International Slavery and Maritime Museum announce preferred bidders for major redevelopment

National Museums Liverpool is pleased to announce Adjaye Associates and Ralph Appelbaum Associates (RAA) as the preferred bidders to lead the design of a £57m major redevelopment of the International Slavery Museum and Maritime Museum.

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Adjaye Associates and Ralph Appelbaum Associates win major redevelopment of International Slavery Museum and Maritime Museum

A landmark scheme of museum co-production in Liverpool

National Museums Liverpool is pleased to announce Adjaye Associates and Ralph Appelbaum Associates (RAA) as the preferred bidders to lead the design of a £57m major redevelopment of the International Slavery Museum and Maritime Museum.

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The two world renowned design firms will lead on realising National Museums Liverpool’s vision with Adjaye Associates to lead the architectural design and Ralph Appelbaum Associates to lead the exhibition design, both informed by a brief with co-production at its foundation.

National Museums Liverpool partnered with its RESPECT Group for the selection and appointment. As the project progresses, those whose lives have been most affected by the legacies of historic or modern slavery will play an integral role in the development of both museums.

Laura Pye, Director of National Museums Liverpool, said:

To be bringing two such visionary designers with international reputations to the project represents the bold ambition and thinking behind it. We are delighted they’re keen to embrace this as a co-production project which we feel will create something truly ground-breaking.

There has never been a more important time to address the legacies of the transatlantic slave trade and the redevelopment of the International Slavery Museum symbolises our, and our region’s commitment to confronting the significant role the city played in British imperialism.

Alongside the revitalisation of the Maritime Museum, which will bring a renewed focus on Liverpool’s rich maritime history and communities, and the wider Canning Dock development, the project will, create a holistic exploration of the heritage of the Liverpool waterfront, as well as a world-class visitor experience.

The redevelopment will see the Dr Martin Luther King Jr Building become a prominent new entrance to the International Slavery Museum, creating not only improved visitor orientation and an inspiring welcome, but also a stronger sense of purpose and identity for the museum. The Hartley Pavilion will also benefit from improved circulation for visitors with enhanced commercial facilities, including retail, cafeteria, events spaces and a dynamic temporary exhibition space. 

The national collections of both the International Slavery Museum and the Maritime Museum will be elevated and their stories amplified by this major redevelopment. From epic tales of Titanic, emigration and two world wars at the Maritime Museum, to transatlantic slavery, its ongoing legacies and the world’s first modern slavery collection at the International Slavery Museum, these narratives will have new prominence and demand to be heard.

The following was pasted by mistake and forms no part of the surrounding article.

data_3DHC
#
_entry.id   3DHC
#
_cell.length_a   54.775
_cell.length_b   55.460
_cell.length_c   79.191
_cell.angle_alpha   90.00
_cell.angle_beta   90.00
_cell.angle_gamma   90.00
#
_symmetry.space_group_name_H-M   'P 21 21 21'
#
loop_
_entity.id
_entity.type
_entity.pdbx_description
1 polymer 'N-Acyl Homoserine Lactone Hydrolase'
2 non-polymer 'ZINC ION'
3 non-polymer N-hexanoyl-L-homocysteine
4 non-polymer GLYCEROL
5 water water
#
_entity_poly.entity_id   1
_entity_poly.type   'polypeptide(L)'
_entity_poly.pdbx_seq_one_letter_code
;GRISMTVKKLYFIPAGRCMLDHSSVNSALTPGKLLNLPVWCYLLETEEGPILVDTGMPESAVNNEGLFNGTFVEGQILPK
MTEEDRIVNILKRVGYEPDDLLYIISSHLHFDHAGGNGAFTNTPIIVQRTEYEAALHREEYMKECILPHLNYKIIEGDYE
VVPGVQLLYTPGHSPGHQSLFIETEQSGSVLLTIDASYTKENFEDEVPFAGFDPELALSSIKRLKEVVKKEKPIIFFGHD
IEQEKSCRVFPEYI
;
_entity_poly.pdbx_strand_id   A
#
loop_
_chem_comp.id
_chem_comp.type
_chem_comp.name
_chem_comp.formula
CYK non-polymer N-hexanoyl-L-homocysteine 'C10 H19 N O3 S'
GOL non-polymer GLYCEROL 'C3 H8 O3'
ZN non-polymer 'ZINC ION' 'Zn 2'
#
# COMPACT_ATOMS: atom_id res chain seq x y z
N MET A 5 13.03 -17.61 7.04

Sir David Adjaye OBE said:

I am deeply humbled to lead the renovation of the National Museums Liverpool’s International Slavery Museum and Maritime Museum. This project presents us with an opportunity to reimagine the historic fabric of this Grade 1 Listed Building and to reposition it within the powerful context of Liverpool’s Waterfront and its relationship to the transatlantic slave trade.

Phillip Tefft, Director of RAA's London studio, said:

RAA is honoured and delighted to be appointed for this critical and timely project, which is among the most significant we have ever undertaken. We eagerly anticipate collaborating with National Museums Liverpool, the wider project team and the local community in an inclusive co-production process that places the descendants of people impacted by Liverpool’s maritime history at the heart of the conversation and emerging museum experience. Together, we will honour Liverpool’s Waterfront as a sacred ground – a place that reverberates with the sights, sounds and souls of all those connected to its global history.

This project is made possible with generous support of £9.9million from The National Lottery Heritage Fund with thanks to National Lottery players. David Renwick, Director, England, North at The National Lottery Heritage Fund, said:

Empowering a wider range of people to engage with heritage is a key priority for The National Lottery Heritage Fund, which is why we are so proud to support this transformational project. We’re very excited to see the progress National Museums Liverpool are making on this project that will allow people to engage with and challenge the legacies of transatlantic and modern slavery. We ask the projects we fund do their utmost to think inclusively when considering the future of our cultural heritage. It is great news that NML have partnered with the RESPECT Group to make this appointment to ensure all aspects of this project are as inclusive as possible. As the project progresses, we’re eager to see The International Slavery Museum’s growing contribution to a positive social and economic legacy for Liverpool and the UK heritage sector.